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(REVIEW) Between Page and Screen, by Amaranth Borsuk and Brad Bouse


In this review, Max Parnell considers the linguistic and technical challenges and provocations that occur when reading augmented reality texts, specifically Between Page and Screen, by Amaranth Borsuk and Brad Bouse (Springgun Press, 2018). 

> Considering that the fusion and melding of different media with text is far from a new phenomenon, the fact of having stumbled across this new work (book, website, augmented reality software?) in a review in the MIT Technology Review hinted at its technological prominence.

> I think the first hurdle I faced in trying to review this work, the challenge in trying to define this piece, functions as a pertinent springboard. When I commenced my analysis of the Between Page and Screen (BPaS), its very definition proved to be problematic, as it isn’t wholly clear which element to first address. Should BPaS be referred to as a book, a website, an Augmented Reality (AR) engine or all three? Does focusing first on the printed book unjustly take attention away from the technological prowess of Brad Bouse, the AR designer? These were questions that surfaced before I had even considered the text itself, perhaps the most crucial element to any poetry review. Even when considering ones relation to the piece, it’s not clear whether to refer to oneself as the user, viewer or reader. Any one who experiences BPaS is at once a user of the website and operator of the webcam triggered AR, whilst too being the reader of the augmented text.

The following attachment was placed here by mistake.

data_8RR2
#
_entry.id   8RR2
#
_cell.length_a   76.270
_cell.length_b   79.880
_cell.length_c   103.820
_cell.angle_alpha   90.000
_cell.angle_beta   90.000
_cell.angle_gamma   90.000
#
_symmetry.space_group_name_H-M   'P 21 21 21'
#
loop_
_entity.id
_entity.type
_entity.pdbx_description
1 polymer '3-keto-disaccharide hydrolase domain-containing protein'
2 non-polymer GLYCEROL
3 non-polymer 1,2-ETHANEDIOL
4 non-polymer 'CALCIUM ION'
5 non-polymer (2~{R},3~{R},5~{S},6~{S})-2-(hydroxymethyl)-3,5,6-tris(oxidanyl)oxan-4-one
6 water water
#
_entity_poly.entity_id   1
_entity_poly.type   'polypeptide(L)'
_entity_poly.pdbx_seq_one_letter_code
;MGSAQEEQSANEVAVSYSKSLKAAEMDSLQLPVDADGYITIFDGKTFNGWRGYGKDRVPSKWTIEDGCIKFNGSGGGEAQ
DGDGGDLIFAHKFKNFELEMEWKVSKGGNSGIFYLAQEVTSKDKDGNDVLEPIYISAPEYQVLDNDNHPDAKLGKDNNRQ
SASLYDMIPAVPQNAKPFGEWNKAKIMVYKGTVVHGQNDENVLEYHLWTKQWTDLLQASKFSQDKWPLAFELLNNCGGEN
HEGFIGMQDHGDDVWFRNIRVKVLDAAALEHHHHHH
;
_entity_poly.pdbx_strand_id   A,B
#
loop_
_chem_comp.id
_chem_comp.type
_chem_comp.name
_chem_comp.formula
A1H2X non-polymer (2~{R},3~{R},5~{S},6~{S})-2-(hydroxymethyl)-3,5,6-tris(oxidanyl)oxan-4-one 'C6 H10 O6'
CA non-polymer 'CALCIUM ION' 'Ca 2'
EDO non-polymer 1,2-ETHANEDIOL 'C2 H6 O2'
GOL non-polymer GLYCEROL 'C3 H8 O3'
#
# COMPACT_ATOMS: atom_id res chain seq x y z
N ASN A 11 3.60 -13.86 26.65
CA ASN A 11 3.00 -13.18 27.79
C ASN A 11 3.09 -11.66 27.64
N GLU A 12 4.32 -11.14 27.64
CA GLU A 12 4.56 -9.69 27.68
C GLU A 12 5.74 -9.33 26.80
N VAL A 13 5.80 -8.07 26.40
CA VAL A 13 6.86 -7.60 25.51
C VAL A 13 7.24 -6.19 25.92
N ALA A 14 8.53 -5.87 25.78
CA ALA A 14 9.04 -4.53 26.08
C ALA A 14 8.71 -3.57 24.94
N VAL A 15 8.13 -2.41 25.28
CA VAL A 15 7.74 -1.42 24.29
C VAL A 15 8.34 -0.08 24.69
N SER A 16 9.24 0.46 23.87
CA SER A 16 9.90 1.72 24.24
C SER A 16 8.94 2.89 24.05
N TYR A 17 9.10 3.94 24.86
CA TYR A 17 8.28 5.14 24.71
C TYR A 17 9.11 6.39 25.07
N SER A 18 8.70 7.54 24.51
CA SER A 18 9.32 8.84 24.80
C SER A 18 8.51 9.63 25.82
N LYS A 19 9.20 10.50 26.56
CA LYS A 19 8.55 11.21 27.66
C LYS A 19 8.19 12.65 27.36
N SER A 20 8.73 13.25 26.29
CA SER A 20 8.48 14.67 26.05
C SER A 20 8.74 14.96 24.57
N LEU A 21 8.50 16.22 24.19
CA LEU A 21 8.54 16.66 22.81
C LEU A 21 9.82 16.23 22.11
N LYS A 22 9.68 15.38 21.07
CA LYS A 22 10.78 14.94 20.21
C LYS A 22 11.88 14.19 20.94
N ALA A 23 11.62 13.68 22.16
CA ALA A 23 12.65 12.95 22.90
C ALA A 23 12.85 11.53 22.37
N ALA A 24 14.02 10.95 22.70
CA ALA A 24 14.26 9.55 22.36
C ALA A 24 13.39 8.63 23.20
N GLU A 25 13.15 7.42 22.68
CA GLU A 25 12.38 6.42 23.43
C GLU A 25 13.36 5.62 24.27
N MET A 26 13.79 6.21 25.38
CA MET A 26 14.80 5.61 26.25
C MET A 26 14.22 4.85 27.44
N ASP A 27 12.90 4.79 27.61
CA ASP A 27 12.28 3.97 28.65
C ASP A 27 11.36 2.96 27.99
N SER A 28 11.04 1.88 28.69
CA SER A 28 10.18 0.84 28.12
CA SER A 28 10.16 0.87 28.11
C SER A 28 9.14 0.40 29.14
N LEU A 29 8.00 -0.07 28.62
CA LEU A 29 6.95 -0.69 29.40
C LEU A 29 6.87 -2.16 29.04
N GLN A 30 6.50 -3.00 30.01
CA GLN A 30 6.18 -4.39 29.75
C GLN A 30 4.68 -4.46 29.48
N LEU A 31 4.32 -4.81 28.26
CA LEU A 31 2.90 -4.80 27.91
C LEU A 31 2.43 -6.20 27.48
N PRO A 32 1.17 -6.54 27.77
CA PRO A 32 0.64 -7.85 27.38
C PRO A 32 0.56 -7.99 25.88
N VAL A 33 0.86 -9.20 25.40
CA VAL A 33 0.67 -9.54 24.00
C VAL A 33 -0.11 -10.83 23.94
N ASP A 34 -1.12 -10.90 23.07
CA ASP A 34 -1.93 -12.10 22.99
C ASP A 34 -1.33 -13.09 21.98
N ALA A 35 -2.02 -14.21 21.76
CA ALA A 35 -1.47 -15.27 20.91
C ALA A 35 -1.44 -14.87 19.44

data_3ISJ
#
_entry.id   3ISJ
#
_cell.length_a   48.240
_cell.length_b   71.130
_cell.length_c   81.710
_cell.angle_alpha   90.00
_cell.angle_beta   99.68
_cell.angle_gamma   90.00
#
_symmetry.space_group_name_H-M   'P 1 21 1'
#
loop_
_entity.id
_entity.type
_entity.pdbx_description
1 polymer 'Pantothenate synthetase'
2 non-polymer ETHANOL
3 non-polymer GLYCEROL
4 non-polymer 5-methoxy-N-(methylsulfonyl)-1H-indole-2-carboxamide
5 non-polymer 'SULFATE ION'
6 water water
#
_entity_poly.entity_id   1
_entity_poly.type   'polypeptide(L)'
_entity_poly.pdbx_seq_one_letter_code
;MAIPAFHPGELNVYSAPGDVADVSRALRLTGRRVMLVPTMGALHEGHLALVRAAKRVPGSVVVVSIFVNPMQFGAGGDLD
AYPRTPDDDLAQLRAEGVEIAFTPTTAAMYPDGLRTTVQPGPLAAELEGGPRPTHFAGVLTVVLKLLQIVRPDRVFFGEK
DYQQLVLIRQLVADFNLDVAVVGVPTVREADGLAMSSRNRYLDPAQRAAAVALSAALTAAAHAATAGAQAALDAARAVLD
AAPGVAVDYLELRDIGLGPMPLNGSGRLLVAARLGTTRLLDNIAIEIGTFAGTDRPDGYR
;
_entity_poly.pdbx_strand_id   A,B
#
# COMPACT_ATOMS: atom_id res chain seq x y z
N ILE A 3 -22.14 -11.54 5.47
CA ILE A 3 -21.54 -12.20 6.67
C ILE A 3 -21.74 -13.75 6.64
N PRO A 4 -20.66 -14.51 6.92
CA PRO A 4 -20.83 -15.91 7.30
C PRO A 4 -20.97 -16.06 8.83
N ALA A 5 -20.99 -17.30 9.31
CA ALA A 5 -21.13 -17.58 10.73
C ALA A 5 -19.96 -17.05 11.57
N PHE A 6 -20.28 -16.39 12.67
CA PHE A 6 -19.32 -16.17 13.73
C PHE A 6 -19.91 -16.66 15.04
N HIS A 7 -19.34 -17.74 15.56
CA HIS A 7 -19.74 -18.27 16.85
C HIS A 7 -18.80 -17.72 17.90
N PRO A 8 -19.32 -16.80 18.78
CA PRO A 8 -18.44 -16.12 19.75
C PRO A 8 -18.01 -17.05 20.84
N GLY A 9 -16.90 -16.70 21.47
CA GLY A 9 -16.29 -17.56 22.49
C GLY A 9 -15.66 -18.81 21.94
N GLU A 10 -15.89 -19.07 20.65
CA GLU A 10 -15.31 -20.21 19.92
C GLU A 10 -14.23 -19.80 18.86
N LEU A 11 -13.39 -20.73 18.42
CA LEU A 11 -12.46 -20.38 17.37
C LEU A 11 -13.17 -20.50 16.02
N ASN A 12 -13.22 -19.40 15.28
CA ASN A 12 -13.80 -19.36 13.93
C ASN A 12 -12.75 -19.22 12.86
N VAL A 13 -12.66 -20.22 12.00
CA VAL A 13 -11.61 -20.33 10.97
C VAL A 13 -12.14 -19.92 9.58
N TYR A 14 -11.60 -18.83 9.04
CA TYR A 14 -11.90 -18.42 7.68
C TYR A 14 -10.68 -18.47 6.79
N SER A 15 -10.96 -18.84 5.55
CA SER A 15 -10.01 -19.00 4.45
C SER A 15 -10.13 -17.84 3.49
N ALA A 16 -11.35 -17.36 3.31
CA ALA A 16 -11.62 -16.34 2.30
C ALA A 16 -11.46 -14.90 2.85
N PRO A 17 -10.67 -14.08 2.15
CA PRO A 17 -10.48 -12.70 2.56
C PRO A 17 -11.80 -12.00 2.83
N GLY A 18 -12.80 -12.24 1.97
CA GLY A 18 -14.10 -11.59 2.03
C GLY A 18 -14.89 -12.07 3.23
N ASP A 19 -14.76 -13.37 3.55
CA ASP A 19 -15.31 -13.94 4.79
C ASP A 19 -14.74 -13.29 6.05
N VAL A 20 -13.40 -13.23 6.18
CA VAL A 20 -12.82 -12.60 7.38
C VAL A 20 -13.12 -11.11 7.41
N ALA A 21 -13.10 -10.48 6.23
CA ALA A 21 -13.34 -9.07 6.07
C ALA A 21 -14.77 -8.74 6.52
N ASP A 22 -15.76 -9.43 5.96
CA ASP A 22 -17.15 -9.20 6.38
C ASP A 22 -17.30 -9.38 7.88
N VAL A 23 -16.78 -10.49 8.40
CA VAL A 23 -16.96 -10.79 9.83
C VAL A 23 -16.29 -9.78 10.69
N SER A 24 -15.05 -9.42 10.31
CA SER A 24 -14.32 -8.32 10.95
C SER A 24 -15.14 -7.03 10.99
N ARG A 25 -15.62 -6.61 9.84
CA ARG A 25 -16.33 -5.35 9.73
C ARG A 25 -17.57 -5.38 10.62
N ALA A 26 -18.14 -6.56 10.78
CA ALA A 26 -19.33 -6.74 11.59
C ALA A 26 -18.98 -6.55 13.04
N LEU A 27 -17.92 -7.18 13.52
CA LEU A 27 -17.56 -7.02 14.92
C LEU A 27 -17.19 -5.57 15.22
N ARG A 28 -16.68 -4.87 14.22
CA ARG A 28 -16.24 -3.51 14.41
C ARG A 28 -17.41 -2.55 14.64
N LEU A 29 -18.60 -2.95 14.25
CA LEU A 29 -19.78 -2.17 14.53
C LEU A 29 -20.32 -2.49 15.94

> In an essay entitled 'Not a case of words: Textual Environments and Multimateriality in Between Page and Screen', Élika Ortega examines the possible permutations of Between Page and Screen (BPaS), noting the different ways in which we can conceive of this intermedial phenomenon. Perhaps the most obvious approach, and the one that the creators themselves adopt, is to consider the work first and foremost as a book, its text requiring activation via a webcam on a computer screen. This can be inverted to conceptualise the work as a website with an application that reads the codes printed in a book via webcam. The third permutation, as Ortega notes, is to view the work as an Augmented Reality engine embedded in a website designed for reading printed codes in a book. What this conceptual exercise demonstrates to us as reader/user/viewer, beyond showing how the work’s multiple elements function only in unison, is that each user’s expectations will vary depending on how they first come into contact with the work. To use my own case as an example, to come across a book of poetry on the MIT Technology Review instantly shaped how I received and approached the work. I think it’d be fair to assume that when I usually purchase a book of poetry, I normally do so due with a curiosity regarding the texts that make up a certain collection. Visual aesthetics of course play a part in my decision making, with a certain cover or inclusion of imagery consistently affecting what works I choose to read and how I approach them.